To effectuate the transition to a participation exemption regime, corporations are subject to a one-time mandatory repatriation tax on non-previously taxed post-1986 accumulated foreign earnings. A tax rate of 15.5 percent is imposed on amount of accumulated foreign earnings allocable to cash and cash equivalent assets while a tax rate of 8 percent is imposed on accumulated foreign earnings allocable to operating assets (e.g. real estate and other physical assets).

Observation: Foreign tax credits and NOL carryforwards may be utilized to offset the one-time transition tax. Taxpayers may elect to pay any tax due under this provision over an 8-year installment period.

Anti-Base Erosion

The new tax law introduces provisions intended to battle base erosion by incentivizing U.S. companies for retaining their intellectual property in the U.S. and/or penalizing them for housing their intellectual property outside the U.S. Both the incentive and penalty aspects of the rules treat income in excess of a reasonable return (currently 10 percent) on depreciable assets as intangible income. To the extent that this excess “intangible” income is U.S. income from foreign sources, then it is Foreign Derived Intangible Income (FDII) and is subject to a preferential 13.125 percent tax rate. To the extent that this excess intangible income is earned by a controlled foreign corporation, then it is Global Intangible Low-Taxed Income (GILTI) and is subject to an additional tax.

To discourage U.S. companies from transferring assets to a foreign affiliate, thereby generating (1) a U.S. tax deduction for payments made to the foreign affiliate for the right to use of those assets, and (2) foreign-source income that is otherwise not taxable in the U.S. under the new participation exemption regime, The Act introduced a provision requiring corporations to pay the higher of its regular tax liability (21 percent) or an alternative base-erosion and anti-abuse tax (BEAT). The BEAT is a complex calculation with unclear terminology and limited guidance, but generally measures ineligible outbound payments against total U.S. deductions. A corporation is subject to the BEAT if it has average annual gross receipts exceeding $500 million and has ineligible payments exceeding 3 percent of U.S. deductions.

Foreign-tax credits

The new tax law eliminates foreign tax credits (FTCs) on dividends which are eligible for the 100 percent DRD. Further, the ability to utilize FTCs on certain sources of foreign income is restricted. Note that FTCs can be utilized to offset the one-time transaction tax but only at reduced rates matching the reduced transition tax rates. In general, the complexity of determining whether it is better to deduct foreign taxes or take a FTC and the amount of any FTC is greatly increased under the new tax law.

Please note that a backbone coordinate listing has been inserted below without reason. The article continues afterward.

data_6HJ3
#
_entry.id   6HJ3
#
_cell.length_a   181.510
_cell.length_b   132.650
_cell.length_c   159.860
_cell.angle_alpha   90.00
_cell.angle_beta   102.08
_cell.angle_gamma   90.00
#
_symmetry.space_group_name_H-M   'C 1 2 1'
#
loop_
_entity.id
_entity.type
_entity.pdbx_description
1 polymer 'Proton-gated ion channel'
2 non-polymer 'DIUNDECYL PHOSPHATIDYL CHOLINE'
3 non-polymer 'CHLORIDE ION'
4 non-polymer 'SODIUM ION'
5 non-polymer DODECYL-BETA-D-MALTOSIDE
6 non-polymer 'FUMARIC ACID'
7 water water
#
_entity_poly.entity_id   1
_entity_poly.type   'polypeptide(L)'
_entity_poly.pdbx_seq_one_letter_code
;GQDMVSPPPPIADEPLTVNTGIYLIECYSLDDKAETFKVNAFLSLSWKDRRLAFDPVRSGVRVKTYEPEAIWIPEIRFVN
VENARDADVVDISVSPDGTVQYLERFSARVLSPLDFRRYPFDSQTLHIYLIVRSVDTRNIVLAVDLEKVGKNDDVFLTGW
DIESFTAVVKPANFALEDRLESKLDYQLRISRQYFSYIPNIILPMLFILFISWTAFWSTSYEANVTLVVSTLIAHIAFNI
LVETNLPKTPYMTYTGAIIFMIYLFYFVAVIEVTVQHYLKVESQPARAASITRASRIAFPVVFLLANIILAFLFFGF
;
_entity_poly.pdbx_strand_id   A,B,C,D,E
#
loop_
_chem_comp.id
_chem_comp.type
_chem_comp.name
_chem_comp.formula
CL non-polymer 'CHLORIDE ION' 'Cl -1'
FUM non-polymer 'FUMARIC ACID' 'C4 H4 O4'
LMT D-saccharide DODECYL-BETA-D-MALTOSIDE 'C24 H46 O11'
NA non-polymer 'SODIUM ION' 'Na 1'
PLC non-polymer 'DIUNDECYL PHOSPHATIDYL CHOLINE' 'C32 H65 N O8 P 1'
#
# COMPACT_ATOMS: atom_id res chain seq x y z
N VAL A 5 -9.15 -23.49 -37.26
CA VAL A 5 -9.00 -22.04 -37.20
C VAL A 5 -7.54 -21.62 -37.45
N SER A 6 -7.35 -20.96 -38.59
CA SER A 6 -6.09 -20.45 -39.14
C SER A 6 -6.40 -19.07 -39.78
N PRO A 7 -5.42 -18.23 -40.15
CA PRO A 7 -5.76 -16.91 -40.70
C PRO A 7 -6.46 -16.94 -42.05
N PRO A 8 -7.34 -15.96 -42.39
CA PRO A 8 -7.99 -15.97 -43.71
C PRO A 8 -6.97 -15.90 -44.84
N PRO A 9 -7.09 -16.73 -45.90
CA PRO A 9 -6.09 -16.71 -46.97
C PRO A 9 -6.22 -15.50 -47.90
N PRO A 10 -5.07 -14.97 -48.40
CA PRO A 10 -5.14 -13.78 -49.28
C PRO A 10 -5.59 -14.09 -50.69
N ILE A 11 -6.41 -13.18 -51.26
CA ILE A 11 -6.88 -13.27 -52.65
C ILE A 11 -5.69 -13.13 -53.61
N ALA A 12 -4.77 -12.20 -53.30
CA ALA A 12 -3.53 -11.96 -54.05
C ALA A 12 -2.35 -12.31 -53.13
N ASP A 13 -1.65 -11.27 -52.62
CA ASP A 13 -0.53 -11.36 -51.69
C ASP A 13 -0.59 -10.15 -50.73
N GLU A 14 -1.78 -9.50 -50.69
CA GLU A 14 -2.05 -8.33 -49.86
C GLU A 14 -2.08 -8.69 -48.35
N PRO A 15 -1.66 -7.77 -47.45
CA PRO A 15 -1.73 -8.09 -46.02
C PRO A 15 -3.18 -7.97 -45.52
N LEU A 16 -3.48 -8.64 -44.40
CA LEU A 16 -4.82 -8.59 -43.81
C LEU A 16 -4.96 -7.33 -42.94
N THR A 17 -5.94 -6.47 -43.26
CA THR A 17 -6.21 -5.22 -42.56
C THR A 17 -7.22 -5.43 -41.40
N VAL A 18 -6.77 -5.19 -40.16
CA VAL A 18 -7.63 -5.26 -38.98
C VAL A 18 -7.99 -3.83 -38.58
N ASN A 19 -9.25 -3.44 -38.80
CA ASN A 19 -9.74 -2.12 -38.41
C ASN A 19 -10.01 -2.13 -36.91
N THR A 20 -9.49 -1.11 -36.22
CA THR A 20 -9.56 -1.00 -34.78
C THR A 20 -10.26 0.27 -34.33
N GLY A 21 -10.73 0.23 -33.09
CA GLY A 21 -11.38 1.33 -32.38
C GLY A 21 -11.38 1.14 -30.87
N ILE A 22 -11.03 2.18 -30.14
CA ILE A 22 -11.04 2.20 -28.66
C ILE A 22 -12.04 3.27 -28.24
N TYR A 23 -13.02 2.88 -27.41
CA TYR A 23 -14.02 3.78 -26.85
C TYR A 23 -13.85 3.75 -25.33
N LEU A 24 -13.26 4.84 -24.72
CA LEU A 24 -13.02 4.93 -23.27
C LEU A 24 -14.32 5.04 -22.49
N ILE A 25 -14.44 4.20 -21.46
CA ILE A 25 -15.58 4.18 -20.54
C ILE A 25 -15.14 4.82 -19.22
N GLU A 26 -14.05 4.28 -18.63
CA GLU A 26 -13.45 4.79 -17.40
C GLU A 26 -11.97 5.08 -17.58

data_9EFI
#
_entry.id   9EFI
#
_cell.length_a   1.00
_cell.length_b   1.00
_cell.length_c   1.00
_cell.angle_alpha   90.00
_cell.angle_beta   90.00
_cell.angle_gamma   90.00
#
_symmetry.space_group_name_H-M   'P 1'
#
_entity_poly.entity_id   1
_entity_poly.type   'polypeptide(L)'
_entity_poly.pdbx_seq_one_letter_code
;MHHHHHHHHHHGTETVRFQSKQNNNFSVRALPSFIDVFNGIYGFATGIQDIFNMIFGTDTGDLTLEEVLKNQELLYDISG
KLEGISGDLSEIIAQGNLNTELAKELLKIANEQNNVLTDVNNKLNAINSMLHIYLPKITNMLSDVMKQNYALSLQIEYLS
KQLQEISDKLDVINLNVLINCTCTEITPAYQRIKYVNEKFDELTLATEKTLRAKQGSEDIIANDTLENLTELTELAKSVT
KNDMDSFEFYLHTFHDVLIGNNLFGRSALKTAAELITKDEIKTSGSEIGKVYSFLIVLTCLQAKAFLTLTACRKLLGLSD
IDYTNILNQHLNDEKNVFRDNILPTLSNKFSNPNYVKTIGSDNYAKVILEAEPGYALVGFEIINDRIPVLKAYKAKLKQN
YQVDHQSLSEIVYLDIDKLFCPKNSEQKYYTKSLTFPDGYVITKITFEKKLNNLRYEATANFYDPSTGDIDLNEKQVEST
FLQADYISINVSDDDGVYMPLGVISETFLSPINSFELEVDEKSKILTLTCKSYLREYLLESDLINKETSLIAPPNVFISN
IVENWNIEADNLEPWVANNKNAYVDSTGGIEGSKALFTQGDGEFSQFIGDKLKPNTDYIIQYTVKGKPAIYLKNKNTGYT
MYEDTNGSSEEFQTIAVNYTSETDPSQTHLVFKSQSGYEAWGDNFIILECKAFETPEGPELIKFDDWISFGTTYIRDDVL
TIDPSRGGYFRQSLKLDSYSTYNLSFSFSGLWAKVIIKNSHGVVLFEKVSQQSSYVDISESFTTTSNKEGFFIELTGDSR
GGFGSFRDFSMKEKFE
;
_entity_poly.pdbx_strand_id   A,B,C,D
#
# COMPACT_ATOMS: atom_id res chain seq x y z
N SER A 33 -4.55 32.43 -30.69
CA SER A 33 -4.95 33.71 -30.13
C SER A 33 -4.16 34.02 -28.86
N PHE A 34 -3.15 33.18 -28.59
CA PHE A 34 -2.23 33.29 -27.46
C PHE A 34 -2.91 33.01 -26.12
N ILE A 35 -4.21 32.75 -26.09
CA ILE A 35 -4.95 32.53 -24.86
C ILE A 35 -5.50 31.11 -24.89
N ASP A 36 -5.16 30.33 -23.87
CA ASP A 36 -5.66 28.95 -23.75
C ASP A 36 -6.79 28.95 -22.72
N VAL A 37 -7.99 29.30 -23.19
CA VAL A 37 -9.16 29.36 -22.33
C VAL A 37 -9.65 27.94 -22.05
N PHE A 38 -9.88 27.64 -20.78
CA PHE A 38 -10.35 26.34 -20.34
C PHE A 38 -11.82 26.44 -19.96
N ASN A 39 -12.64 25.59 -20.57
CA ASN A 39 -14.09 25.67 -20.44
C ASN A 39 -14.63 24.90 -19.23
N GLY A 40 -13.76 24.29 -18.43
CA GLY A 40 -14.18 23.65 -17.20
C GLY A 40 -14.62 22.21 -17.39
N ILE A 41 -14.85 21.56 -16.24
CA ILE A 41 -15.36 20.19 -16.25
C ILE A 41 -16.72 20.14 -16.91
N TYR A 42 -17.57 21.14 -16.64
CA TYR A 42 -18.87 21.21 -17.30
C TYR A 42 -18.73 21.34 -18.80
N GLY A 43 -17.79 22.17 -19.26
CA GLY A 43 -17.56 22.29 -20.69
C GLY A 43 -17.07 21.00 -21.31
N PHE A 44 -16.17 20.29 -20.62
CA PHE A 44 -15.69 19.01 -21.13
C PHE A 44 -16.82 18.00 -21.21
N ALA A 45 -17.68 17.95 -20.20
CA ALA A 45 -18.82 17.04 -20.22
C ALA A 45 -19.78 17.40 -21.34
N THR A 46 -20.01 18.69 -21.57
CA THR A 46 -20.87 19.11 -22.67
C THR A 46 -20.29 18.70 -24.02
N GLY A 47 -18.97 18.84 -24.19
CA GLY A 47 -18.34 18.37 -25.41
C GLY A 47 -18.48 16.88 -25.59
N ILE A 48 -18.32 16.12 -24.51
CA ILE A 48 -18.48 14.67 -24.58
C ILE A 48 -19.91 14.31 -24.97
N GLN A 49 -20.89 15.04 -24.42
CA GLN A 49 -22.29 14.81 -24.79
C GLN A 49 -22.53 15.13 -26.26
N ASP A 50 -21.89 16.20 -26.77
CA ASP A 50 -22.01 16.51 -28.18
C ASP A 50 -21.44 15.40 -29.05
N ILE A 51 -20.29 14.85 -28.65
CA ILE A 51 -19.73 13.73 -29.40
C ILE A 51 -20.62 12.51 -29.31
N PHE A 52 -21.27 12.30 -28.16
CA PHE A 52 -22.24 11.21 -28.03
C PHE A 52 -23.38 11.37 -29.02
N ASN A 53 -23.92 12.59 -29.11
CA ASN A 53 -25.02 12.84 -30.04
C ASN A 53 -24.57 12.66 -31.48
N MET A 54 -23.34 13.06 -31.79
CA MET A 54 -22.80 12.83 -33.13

Changes to Definition of U.S. Shareholder and Stock Attribution Rules

The Act modifies the definition of a U.S. shareholder set forth in IRC §951(b) of the Code to include taxpayers owning 10 percent or more of the stock, by vote or by value, of a foreign corporation. Under pre-tax reform law, a U.S. person was categorized as a U.S. shareholder, only if they owned 10 percent or more of the voting stock of the foreign corporation. As a result, U.S. corporations which own significant amounts of nonvoting stock in foreign corporations may no longer avoid the U.S. shareholder and CFC status. Taxpayers with certain foreign interests will be subject to the Subpart F rules which previously were not.

State Tax Implications

Many of the changes introduced in the Act will have state and local tax implications. Since states enact their own tax rates, the federal tax rate reduction to 21 percent will not have a direct impact on tax rates imposed at the state level. However, for corporate income taxes, many states calculate their state taxable income using federal taxable income as a starting point and each jurisdiction conforms to federal tax law differently.

The decreased federal corporate income tax rate means that the state rate will now have a larger impact on tax planning and will increase the impact of state taxes on a corporation’s effective tax rate.

Finally, the reductions in the DRD, limitation on interest deductibility, limitation on NOL utilization, enhanced bonus depreciation and repeal of AMT will all affect a taxpayer’s federal tax base on many state and local returns. Non-conformity, with regard to these federal law changes, will most likely present disproportionately high levels of taxable income in many states - thereby increasing the total state income tax owed by businesses.

There are far more elements to the tax reform impacting corporations than are covered here. Management should consider familiarizing themselves with the finer details of the changes. Consulting your trusted tax advisor is strongly recommended to ensure you are prepared for the oncoming effects – both favorable and complex – to your business.


Haley Roberts, Manager | DHG Tax
843.727.3713 |


Explore more insights and featured analysis on our Tax Reform page.


© Dixon Hughes Goodman LLP. All rights reserved.
DHG is registered in the U.S. Patent and Trademark Office to Dixon Hughes Goodman LLP.